Date of Award

Fall 8-21-2015

Level of Access

Campus-Only Thesis

Degree Name

Master of Science (MS)

Department

Food Science and Human Nutrition

Advisor

Angela Myracle

Second Committee Member

Jason Bolton

Third Committee Member

Mary Ellen Camire

Abstract

Promoting healthy diets is among the most cost effective methods to combat the increasing disease burden in the United States. The elderberry (Sambucus canadensis) and black chokeberry (Aronia melanocarpa) are wholesome and underutilized fruits that are known for their anthocyanin content, antioxidant activity, and subsequent potential for helping to curb declining health. Exploring ways to utilize these berries in value-added products may allow for increased consumption, and ultimately, an increase in consumers who are able to benefit from the berries’ healthful compounds. Additionally, finding ways to utilize these berries may create a niche market for the berries and their value-added products. Establishing niche markets for the berries would create potential for farmers to grow and profit from the berries.

This project incorporated the elderberry and aronia berry into value- added frozen treat products, and determined the acceptability of the berries and stability of the bioactive compounds in the frozen treats.

Three frozen treats were formulated for each berry. Aronia treats contained different juices (mango, white grape, and blackberry) to vary the flavor profiles and elderberry treats contained varying concentrations (15%, 30%, and 45% by weight) of elderberry juice. Sensory evaluations were conducted (n=101 for each berry) using questionnaires and a 9-point hedonic scale. Data was analyzed to determine consumer liking of the products. Several laboratory parameters were assessed in the products and their ingredients, including percent soluble solids, titratable acidity, pH, and color. Additionally, total phenolic content, total anthocyanin content, and total free radical scavenging capacity were analyzed in the berry juices and the final products.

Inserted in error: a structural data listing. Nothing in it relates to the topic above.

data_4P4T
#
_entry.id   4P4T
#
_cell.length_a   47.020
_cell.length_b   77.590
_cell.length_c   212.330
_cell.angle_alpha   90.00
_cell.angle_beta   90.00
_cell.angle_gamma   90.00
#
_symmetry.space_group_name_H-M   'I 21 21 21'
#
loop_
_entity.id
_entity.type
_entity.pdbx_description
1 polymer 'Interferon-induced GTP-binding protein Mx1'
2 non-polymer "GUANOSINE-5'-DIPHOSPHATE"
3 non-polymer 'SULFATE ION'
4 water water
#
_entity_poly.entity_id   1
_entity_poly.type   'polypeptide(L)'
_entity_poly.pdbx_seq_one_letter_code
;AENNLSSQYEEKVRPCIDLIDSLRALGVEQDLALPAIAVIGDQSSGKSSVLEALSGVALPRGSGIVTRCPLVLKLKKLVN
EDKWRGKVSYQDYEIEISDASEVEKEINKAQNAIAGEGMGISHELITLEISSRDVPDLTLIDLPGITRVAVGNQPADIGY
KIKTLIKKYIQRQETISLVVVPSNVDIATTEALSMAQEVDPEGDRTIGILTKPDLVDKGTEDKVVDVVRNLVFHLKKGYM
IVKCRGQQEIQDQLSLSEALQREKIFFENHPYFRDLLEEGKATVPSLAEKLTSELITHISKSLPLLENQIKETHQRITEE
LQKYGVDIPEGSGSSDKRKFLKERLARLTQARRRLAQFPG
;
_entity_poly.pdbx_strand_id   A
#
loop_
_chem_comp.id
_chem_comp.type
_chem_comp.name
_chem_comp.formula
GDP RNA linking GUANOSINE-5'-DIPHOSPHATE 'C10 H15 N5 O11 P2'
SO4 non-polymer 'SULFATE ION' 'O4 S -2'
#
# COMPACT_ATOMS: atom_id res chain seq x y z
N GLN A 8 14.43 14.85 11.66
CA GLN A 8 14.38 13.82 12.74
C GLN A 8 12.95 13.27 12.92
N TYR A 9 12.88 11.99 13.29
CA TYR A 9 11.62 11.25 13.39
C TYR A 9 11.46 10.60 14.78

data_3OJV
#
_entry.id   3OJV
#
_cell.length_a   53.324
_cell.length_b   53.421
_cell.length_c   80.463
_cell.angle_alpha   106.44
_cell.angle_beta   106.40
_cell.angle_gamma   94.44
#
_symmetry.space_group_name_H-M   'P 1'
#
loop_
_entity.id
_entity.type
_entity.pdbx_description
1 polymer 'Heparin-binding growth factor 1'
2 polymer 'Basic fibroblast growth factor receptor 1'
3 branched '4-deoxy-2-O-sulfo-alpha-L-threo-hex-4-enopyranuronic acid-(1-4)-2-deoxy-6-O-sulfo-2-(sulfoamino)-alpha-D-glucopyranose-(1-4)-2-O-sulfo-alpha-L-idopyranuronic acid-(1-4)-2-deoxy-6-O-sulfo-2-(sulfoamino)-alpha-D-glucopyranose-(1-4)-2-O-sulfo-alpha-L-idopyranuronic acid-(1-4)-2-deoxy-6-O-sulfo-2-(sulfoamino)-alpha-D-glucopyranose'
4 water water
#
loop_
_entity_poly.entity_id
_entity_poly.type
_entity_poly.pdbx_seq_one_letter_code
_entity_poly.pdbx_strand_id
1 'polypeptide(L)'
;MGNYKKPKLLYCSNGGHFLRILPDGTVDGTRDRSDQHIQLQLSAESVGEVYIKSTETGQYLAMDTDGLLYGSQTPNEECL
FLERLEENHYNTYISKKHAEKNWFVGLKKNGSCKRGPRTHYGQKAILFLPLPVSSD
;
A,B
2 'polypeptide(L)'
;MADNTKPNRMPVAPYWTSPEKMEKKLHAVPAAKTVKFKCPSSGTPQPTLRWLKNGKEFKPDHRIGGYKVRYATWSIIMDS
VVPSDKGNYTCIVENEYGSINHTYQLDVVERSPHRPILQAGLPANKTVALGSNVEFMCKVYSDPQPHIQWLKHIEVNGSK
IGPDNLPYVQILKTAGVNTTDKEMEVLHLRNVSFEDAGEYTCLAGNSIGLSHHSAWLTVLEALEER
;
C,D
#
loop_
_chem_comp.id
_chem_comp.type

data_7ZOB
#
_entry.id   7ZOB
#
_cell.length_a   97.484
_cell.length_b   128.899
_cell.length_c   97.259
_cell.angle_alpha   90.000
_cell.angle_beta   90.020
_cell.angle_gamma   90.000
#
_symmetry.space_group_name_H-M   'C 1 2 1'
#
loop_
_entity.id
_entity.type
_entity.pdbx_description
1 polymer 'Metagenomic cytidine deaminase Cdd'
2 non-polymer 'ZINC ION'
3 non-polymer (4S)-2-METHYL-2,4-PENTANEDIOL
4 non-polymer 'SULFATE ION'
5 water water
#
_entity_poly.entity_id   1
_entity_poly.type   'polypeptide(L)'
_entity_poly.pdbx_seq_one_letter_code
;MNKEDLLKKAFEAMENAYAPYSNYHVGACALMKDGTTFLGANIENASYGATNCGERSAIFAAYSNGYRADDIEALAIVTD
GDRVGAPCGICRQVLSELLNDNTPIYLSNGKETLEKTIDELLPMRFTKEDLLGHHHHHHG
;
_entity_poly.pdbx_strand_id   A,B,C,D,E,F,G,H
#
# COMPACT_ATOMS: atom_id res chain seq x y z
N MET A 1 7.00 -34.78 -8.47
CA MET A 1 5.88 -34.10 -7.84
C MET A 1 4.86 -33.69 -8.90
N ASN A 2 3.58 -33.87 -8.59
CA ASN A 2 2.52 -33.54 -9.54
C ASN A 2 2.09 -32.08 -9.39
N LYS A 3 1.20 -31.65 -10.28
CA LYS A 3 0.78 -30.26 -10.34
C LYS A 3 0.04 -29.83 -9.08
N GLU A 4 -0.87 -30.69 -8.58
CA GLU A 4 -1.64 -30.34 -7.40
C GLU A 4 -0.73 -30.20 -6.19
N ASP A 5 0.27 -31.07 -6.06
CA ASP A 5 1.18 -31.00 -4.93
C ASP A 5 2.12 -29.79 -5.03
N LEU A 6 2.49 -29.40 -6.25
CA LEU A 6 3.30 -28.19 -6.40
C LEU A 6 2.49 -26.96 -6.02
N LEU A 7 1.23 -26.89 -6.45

Overall acceptability of all products and their attributes was high, where the elderberry product made with 30% elderberry juice was liked significantly more than the other two products, and the aronia berry product made with mango juice was liked significantly more than the aronia berry product made with white grape juice. Quantification of bioactive compounds in the products and their ingredients resulted in amounts that were comparable to expected values. Anthocyanin content of standard sized frozen treats for all six products reflected amounts that would surpass the current estimated average daily intake of anthocyanins in the United States.

Future research could identify other value-added products that could be made with the elderberries and aronia berries, and acceptability studies could be performed on these products. Research could be performed to determine

consumer preference for different varieties of the berries grown under different conditions. The health benefits of elderberries and aronia berries and the bioavailability of their constituents need to be investigated further. Research and initiatives to help farmers start or continue to grow these berries should be continued.

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